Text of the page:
Tuesday, 9 December 2008

HellBent

2004
Dir. Paul Etheredge-Ouzts

Slasher movies have always been associated with rampant, nubile teenagers drinking excessive amounts of alcohol, smoking pot and indulging in pre-marital sex, oh my. And that’s not when they’re being murderlised in gory fashion by a hulking brute in a mask as they wander off from each other through creepy, maniac infested woods or down dark and stabby alleys. Is there anything that can be done now to distinguish these films from each other and add anything fresh and interesting to the genre? Does anyone care anymore?

Paul Etheredge-Ouzts, director of HellBent and former property master/set dresser, seems to think so. He has created what’s been dubbed the first ‘gay slasher movie.’ The protagonists are all gay, funnily enough, what with it being the first gay slasher movie (not counting A Nightmare on Elm Street Part 2: Freddy’s Revenge).

This certainly provides an interesting angle and some wonderfully spiky and bitchy dialogue; however the film still lacks any real invention other than the ‘queer’ novelty factor. General critical analysis of slasher movies dictate that the randy teens are usually dispatched because of their sexual explorations. Any characters indulging in sex are murdered and only the virginal girl who remains chaste throughout the film will survive. Critics have also drawn metaphorical parallels between sexual repression and the rampage of the killer. It’s in this subtext that HellBent is at its most interesting and amusing. The whole ‘ambiguous’ morality factor: are the victims being murderlised because of their sexuality or is the killer a repressed homosexual or am I just reading too much into what is generally just a substandard stalk and slash film? All of these possibilities are of course discussed by the savvy, pop-cultured cast and there are a few not-so-sly asides to Psycho thrown in for good measure.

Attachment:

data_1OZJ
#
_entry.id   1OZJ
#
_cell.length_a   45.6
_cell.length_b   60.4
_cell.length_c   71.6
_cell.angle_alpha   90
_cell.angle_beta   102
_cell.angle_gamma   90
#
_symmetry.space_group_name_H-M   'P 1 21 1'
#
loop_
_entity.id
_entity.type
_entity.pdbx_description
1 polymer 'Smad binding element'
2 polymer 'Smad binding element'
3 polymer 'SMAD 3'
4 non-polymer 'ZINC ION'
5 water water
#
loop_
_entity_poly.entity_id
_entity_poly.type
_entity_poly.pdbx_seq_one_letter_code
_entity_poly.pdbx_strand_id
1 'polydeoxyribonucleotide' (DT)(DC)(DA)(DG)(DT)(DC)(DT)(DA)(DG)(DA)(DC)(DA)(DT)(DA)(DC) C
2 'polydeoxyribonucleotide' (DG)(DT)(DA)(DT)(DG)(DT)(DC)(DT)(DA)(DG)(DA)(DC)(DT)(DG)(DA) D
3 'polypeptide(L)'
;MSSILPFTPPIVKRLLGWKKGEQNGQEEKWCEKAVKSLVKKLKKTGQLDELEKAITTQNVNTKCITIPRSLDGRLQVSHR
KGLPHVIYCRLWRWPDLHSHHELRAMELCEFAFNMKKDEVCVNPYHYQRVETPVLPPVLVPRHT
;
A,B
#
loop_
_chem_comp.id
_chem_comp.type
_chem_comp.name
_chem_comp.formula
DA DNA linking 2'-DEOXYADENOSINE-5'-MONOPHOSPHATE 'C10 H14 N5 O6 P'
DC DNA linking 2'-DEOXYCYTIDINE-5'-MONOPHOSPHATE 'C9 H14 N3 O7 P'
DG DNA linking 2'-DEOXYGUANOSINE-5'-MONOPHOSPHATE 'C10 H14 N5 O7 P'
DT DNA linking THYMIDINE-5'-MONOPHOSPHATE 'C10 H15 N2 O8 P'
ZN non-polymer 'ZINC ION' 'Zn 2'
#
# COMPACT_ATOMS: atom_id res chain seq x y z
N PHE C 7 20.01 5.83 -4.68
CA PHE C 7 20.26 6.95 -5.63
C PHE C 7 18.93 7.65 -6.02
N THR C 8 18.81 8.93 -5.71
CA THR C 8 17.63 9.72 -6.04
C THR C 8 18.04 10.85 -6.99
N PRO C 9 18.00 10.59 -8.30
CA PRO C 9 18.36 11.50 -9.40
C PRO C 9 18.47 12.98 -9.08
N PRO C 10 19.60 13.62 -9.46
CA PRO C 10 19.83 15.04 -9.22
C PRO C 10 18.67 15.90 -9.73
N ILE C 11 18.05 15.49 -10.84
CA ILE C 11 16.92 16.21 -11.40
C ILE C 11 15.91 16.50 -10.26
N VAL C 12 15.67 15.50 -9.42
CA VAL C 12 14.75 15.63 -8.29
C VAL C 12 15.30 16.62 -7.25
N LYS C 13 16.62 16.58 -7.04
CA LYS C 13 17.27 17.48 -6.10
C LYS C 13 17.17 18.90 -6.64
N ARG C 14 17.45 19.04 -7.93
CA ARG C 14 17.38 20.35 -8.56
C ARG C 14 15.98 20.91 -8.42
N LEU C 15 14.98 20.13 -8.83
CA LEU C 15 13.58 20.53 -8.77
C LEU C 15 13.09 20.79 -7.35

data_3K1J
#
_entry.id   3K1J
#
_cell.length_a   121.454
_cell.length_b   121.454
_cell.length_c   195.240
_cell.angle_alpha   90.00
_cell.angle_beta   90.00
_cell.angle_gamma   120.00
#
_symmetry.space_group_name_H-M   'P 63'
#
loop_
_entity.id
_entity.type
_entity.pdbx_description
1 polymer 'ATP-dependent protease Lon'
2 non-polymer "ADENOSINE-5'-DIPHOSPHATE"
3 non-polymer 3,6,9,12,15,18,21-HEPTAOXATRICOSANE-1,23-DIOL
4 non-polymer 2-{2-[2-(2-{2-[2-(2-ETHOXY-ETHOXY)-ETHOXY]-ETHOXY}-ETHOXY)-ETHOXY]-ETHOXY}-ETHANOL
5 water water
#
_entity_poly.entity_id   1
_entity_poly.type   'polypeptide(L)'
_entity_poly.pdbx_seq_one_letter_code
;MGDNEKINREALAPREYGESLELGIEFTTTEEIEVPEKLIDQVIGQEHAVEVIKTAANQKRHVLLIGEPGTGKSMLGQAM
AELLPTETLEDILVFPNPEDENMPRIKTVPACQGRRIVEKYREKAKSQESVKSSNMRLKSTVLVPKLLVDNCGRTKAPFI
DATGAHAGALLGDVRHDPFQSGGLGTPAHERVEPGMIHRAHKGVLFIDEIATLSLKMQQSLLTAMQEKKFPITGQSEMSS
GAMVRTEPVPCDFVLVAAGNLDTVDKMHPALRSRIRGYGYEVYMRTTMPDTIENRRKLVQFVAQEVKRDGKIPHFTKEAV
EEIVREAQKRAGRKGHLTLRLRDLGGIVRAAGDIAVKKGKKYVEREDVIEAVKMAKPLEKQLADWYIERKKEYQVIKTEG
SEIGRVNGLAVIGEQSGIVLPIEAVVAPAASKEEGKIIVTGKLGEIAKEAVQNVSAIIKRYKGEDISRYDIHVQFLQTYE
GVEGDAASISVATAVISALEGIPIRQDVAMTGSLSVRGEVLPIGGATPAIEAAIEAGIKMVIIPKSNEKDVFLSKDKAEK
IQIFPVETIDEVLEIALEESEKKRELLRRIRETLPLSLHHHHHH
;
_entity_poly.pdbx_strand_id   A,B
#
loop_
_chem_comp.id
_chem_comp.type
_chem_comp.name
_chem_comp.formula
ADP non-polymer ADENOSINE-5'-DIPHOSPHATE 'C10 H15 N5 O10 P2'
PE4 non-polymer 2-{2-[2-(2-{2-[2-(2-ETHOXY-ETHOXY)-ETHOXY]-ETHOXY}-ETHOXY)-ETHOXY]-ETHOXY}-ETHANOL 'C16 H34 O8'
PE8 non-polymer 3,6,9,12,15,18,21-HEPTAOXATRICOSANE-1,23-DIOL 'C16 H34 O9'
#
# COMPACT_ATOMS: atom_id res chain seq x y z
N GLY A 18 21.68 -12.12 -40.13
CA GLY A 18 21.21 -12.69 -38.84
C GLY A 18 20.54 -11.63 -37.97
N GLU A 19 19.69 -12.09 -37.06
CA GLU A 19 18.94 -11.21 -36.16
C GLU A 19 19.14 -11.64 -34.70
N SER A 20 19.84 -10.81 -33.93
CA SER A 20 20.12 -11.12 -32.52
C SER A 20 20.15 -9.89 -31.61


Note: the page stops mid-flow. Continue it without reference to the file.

However there really isn’t anything that will make this anything more than a gay spin on a tried and tested (and tired) formula. Right down to the obligatory pre-credits murder sequence involving a randy couple making out in a car in the middle of nowhere and getting themselves murderlised, the film sticks so rigidly to convention.

There is also a flicker of interest sparked when the protagonist, who also works in a police station, says to a cop friend, ‘Don’t let them make this just a gay-bashing thing.’ Apart from this quip, the film makers don’t politicize events too much throughout the film. Although in their own way, they also adhere to this plea from the character and invest enough interest in the other characters in order to elicit some emotion from the audience when the killer strikes. It’s not just a ‘gay thing’. Well, it is, but with more care and attention lavished on the characters than usual in a slasher movie.



The silent, seemingly invincible killer in HellBent is a bodybuilder type who wears a devil mask and wields a scythe, and while this is an unusual, striking get-up for a slasher, he never really elicits the menace you feel he should. Too busy looking buffed and polished. And a bit ridiculous.

HellBent, like many slashers, is a film best watched from the bottom of a pint/wine glass. This isn't a bad thing - just make sure its a good wine.

Visually speaking, the film features many lurid set pieces that have an Argentoesque feel to them; in other words everything is bathed in livid red lighting and creates quite an arresting, unsettling atmosphere.

Ultimately, this is a fun film and might just appeal to open-minded fans of the genre. It won’t offer any surprises (but fans of the genre should be used to this by now) however, and is very tame stuff indeed. It should provide slashy entertainment for an hour and a half and will go down well with a bottle of something red.

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